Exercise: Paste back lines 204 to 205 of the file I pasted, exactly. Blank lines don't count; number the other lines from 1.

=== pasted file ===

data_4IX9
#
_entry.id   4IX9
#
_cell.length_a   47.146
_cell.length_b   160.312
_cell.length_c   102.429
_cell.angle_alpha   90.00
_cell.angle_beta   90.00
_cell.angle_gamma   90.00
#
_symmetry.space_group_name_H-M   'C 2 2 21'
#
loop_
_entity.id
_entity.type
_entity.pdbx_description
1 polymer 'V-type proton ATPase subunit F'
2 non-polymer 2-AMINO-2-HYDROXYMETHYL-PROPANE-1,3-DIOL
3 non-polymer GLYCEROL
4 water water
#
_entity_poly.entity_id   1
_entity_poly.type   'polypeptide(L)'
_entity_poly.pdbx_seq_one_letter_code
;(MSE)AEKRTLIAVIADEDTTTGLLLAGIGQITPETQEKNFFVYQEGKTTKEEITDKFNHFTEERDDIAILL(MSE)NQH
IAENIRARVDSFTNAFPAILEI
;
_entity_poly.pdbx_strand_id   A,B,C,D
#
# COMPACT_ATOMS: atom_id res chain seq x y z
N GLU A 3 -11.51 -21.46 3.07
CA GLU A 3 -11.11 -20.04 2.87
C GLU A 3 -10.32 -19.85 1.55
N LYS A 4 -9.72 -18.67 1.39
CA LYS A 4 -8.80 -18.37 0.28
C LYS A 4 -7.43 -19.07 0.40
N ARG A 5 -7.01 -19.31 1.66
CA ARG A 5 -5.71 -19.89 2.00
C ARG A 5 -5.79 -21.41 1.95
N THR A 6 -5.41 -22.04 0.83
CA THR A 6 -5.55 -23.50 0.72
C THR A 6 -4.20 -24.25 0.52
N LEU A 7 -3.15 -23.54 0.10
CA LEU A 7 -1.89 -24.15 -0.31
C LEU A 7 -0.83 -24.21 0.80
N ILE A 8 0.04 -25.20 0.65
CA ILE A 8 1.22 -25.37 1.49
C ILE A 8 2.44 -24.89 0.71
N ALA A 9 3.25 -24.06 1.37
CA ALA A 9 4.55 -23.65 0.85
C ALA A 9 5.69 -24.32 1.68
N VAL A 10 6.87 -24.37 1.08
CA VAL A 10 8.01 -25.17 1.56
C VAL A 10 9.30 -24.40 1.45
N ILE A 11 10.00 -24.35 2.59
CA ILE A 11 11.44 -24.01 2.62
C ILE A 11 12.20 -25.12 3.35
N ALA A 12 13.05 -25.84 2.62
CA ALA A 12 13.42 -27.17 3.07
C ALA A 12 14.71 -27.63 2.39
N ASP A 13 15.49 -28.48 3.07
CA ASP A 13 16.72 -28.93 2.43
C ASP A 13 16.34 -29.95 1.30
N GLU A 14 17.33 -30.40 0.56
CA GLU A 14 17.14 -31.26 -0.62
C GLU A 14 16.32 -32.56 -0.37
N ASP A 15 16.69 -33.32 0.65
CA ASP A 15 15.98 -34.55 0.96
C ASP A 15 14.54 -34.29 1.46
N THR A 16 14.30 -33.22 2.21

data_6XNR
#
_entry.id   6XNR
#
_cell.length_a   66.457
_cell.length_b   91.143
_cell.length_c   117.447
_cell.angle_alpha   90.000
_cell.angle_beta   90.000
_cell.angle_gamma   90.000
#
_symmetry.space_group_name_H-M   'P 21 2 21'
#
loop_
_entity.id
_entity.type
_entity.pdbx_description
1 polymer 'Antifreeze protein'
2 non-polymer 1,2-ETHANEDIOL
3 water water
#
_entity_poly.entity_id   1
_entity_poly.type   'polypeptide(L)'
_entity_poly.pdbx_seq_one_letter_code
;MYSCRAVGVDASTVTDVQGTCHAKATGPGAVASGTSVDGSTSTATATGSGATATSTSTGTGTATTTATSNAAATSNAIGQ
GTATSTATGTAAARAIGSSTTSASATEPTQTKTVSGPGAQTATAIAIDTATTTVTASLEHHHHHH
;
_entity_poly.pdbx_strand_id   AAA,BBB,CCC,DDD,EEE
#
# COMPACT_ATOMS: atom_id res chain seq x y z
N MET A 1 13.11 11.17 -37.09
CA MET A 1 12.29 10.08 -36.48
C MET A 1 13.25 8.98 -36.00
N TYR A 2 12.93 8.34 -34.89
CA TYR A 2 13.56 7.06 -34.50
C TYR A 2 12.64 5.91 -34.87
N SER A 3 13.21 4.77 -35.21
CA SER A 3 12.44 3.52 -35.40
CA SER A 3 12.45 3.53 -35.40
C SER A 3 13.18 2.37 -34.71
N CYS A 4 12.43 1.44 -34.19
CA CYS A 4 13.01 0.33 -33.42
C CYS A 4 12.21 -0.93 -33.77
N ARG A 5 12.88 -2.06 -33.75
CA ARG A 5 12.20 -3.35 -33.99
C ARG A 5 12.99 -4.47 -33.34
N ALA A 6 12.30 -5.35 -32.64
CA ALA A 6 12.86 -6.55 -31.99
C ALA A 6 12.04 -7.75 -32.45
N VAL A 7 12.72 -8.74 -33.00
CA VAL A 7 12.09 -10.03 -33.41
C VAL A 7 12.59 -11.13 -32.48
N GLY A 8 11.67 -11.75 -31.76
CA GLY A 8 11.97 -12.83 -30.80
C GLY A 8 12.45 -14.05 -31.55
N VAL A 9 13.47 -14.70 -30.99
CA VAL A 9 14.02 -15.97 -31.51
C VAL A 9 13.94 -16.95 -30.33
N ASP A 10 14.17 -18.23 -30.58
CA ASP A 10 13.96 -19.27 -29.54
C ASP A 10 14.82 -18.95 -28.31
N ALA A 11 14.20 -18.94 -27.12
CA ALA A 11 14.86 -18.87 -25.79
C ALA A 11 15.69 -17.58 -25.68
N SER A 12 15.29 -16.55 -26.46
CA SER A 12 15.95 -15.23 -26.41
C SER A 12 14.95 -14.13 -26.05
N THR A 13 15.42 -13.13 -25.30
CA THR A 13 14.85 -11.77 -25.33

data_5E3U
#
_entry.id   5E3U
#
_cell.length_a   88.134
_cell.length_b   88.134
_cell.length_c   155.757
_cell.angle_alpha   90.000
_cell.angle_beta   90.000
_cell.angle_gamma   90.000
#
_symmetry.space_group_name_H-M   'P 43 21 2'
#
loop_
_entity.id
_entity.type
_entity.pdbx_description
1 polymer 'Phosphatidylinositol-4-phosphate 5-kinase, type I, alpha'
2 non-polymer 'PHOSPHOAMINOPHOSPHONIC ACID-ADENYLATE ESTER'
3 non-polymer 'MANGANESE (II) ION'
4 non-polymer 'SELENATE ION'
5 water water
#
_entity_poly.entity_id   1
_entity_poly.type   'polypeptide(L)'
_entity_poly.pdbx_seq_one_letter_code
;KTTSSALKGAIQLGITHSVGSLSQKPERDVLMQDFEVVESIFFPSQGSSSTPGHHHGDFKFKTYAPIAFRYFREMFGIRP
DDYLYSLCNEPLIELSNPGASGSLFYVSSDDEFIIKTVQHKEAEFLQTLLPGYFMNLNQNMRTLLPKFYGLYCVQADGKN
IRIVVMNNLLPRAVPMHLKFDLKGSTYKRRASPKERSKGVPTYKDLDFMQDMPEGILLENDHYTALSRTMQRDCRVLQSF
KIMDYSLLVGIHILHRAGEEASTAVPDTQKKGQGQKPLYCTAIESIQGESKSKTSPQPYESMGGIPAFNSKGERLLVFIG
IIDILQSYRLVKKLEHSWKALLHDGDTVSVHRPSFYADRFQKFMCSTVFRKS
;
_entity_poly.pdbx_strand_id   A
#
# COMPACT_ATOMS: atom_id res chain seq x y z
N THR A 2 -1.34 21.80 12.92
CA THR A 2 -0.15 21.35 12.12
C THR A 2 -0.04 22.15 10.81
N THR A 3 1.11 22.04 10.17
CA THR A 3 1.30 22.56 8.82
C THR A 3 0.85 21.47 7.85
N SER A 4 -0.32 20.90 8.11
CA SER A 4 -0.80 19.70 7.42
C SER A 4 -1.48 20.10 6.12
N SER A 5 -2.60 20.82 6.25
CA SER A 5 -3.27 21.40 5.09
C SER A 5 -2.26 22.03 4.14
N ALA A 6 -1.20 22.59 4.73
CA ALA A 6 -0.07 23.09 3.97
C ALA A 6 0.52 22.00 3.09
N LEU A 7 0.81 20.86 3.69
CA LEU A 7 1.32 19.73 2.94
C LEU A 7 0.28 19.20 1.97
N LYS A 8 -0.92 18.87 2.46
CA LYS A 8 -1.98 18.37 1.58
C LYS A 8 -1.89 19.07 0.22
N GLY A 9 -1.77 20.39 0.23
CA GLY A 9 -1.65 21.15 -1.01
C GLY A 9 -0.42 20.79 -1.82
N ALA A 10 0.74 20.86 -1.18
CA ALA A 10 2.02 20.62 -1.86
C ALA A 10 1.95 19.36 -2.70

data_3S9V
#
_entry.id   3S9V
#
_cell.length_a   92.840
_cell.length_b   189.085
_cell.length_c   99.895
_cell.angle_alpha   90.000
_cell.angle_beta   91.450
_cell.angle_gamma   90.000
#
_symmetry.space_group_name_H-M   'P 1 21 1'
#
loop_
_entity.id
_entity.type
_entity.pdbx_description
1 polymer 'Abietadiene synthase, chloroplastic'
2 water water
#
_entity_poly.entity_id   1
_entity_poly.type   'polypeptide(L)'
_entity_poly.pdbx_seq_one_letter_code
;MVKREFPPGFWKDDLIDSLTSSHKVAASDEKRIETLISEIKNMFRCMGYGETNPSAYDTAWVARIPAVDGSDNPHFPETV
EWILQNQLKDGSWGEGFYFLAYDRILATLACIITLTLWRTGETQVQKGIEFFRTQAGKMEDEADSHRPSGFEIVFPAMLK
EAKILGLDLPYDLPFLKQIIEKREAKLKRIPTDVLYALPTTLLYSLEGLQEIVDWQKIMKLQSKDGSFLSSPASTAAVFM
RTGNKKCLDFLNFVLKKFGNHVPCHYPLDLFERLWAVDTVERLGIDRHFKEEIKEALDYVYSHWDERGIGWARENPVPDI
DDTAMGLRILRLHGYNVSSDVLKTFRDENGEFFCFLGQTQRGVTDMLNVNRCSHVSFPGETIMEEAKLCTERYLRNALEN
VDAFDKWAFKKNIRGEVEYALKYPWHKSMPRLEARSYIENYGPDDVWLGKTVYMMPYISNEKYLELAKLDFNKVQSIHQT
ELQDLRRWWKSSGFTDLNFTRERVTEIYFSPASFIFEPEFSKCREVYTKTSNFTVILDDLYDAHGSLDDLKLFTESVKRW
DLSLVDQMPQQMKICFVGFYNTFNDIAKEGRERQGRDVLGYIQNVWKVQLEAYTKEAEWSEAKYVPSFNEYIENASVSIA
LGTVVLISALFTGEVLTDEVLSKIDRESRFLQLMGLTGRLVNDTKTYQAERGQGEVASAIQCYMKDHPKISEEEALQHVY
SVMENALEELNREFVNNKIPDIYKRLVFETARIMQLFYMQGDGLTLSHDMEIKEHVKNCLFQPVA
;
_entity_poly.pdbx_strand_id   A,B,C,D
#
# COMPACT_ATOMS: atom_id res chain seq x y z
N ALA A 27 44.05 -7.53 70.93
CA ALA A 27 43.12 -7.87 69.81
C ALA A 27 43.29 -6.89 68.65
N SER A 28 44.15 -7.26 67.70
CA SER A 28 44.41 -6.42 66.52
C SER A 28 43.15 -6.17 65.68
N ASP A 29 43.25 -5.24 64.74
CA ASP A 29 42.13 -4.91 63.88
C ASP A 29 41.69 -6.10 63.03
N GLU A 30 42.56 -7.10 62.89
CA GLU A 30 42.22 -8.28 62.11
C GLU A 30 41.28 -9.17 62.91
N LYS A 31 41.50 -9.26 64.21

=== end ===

#
_entry.id   3S9V